The first integrated understanding of how the human genome functions will be published this week -- the triumphant result of a collaborative five-year project called ENCODE, involving more than 440 researchers working in 32 labs worldwide. Penn State's contribution involves using the new ENCODE data to help explain how genetic variants that do not affect the structure of encoded proteins could affect a person's susceptibility to disease.
NIH/National Human Genome Research Institute, National Science Foundation

Contact: Barbara K. Kennedy
science@psu.edu
814-863-4682
Penn State

Public Release: 5-Sep-2012
Nature
Fast forward for biomedical research: ENCODE scraps the junk
An international team of researchers has revealed that much of what has been called 'junk DNA' in the human genome is actually a massive control panel with millions of switches regulating the activity of our genes. Discovered by hundreds of scientists working on the ENCODE Project, the new information is so comprehensive and complex that it has given rise to a new publishing model.
NIH/National Human Genome Research Institute

Contact: Mary Todd Bergman
contactpress@ebi.ac.uk
44-122-349-4665
European Molecular Biology Laboratory - European Bioinformatics Institute

Public Release: 5-Sep-2012
Genome Research
The ENCODE Project publishes new genomic insights in special issue of Genome Research
Genome Research publishes online and in print today a special issue dedicated to The ENCODE (ENCyclopedia Of DNA Elements) Project, whose goal is to characterize all functional elements in the human genome. The entire issue will be freely available online on Sept. 6 to coordinate with additional ENCODE Consortium publications in Nature, Genome Biology, and other journals.

Contact: Peggy Calicchia
calicchi@cshl.edu
516-422-4012
Cold Spring Harbor Laboratory

Public Release: 4-Sep-2012
Arteriosclerosis, Thrombosis and Vascular Biology
Vitamin D supplements do not improve cholesterol as previous research suggested
A team of scientists from Rockefeller University has shown that, at least in the short term, cholesterol levels did not improve when volunteers with vitamin D deficiency received mega-doses of vitamin D.
National Institutes of Health

Contact: Joseph Bonner
bonnerj@rockefeller.edu
212-327-8998
Rockefeller University

Public Release: 4-Sep-2012
Eurofins MWG Operon reinforces NGS capability with Illumina HiSeq 2500 and Illumina MiSeq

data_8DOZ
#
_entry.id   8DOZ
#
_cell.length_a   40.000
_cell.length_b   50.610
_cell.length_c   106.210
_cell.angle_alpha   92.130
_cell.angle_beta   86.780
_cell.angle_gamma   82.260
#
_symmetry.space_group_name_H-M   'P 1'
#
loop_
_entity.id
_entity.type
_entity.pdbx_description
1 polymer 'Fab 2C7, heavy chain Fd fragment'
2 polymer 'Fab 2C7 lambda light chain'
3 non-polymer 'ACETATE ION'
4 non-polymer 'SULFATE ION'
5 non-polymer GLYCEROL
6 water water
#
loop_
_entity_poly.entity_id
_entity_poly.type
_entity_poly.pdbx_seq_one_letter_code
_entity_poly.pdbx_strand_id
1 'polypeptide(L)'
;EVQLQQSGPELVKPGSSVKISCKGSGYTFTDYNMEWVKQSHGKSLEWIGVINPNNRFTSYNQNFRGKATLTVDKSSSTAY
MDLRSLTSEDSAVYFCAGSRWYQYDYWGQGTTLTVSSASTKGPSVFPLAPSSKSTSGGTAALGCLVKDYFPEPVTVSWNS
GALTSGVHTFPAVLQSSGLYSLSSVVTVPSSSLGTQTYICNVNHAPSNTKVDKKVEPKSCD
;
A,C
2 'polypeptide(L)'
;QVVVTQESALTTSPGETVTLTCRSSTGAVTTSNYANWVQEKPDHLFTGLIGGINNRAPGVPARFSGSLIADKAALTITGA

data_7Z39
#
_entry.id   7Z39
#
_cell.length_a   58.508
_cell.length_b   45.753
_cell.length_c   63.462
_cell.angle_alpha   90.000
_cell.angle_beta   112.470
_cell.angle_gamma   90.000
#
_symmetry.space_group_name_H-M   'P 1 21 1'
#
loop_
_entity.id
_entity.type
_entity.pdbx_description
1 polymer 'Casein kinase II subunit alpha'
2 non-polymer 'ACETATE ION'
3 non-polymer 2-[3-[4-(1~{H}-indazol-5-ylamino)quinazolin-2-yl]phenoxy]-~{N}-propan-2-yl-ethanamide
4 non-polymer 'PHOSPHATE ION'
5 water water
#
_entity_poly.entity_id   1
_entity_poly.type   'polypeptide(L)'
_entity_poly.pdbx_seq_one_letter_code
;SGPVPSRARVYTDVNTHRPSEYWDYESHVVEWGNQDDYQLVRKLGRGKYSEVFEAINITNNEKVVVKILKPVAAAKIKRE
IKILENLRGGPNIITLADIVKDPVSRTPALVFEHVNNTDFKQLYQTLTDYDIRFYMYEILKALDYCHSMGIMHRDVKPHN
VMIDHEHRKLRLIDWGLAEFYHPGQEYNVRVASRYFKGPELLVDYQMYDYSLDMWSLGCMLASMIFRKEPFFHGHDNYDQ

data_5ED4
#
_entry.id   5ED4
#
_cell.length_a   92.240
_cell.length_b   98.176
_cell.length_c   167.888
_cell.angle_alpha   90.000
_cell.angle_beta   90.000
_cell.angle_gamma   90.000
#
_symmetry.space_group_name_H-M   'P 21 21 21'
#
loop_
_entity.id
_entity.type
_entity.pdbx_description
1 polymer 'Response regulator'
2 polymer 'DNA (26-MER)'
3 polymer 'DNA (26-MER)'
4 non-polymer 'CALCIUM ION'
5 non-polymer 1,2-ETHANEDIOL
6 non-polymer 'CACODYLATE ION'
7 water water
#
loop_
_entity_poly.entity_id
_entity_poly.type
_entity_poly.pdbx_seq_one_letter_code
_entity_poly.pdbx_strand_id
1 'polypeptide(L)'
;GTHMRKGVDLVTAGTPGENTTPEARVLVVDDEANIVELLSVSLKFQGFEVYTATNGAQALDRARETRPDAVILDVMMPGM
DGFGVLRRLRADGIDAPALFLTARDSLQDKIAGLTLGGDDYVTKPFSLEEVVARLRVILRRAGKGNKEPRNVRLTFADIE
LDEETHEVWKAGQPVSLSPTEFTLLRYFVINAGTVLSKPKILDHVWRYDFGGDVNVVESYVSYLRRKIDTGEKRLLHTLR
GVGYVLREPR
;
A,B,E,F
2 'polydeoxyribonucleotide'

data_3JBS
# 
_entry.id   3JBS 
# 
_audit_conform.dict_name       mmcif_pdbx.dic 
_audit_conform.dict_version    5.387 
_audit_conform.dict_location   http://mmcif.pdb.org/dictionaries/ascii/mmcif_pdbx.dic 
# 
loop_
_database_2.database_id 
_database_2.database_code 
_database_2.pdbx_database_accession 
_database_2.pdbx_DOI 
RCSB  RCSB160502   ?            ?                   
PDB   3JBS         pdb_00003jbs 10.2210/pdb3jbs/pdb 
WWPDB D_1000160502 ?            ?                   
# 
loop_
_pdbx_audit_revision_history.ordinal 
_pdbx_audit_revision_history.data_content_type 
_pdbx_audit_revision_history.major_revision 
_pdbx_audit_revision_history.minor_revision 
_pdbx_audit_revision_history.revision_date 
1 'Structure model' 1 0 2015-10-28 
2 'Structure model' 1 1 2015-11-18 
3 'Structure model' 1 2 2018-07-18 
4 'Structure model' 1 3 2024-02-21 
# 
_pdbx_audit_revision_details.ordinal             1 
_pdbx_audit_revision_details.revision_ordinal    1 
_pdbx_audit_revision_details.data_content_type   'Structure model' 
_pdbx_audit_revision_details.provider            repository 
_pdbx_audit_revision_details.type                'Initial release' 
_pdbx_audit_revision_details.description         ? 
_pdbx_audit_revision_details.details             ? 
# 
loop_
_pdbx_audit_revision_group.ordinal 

Eurofins MWG Operon, one of the pioneers and key providers of next generation sequencing (NGS), has added an Illumina HiSeq 2500 and an Illumina MiSeq sequencer to its fleet of NGS sequencers.

Contact: Dr. Georg Gradl
georggradl@eurofins.com
49-809-282-89945
Eurofins Genomics

Public Release: 4-Sep-2012
PLOS ONE
Study points to new target for cancers resistant to Iressa and Herceptin
A more-sensitive method to analyze protein interactions has uncovered a new way that cancer cells may use the cell-surface molecule HER3 to drive tumor progression following treatment with HER1 and HER2 inhibitors. This study shows that HER3 could be up to 10 times more effective than HER2, the target for Herceptin, in recruiting the proteins that drive the rapid proliferation, enhanced survival and distant spread of cancer.
National Institutes of Health, Cancer Research Foundation, Illinois Department of Public Health

Contact: John Easton
john.easton@uchospitals.edu
773-795-5225
University of Chicago Medical Center

Public Release: 3-Sep-2012
EMBO Journal
Anchoring proteins influence glucose metabolism and insulin release
Scientists from the United States and Sweden have discovered a new control point that could be important as a drug target for the treatment of diabetes and other metabolic diseases.

Contact: Barry Whyte
communications@embo.org
0049-622-188-91108
EMBO

Public Release: 3-Sep-2012
Proceedings of the National Academy of Sciences
Mass spec makes the clinical grade
A new mass spectrometry-based test identifies proteins from blood with as much accuracy and sensitivity as the antibody-based tests used clinically, researchers report this week in Proceedings of the National Academy of Sciences Early Edition online. The head-to-head comparison using blood samples from cancer patients measured biomarkers, proteins whose presence identifies a disease or condition. The technique should be able to speed up development of protein-specific diagnostic tests and treatment.
National Institutes of Health, Department of Energy

Contact: Mary Beckman
mary.beckman@pnnl.gov
509-375-3688
DOE/Pacific Northwest National Laboratory

Showing releases 701-724 out of 724.

<< < 24 | 25 | 26 | 27 | 28 | 29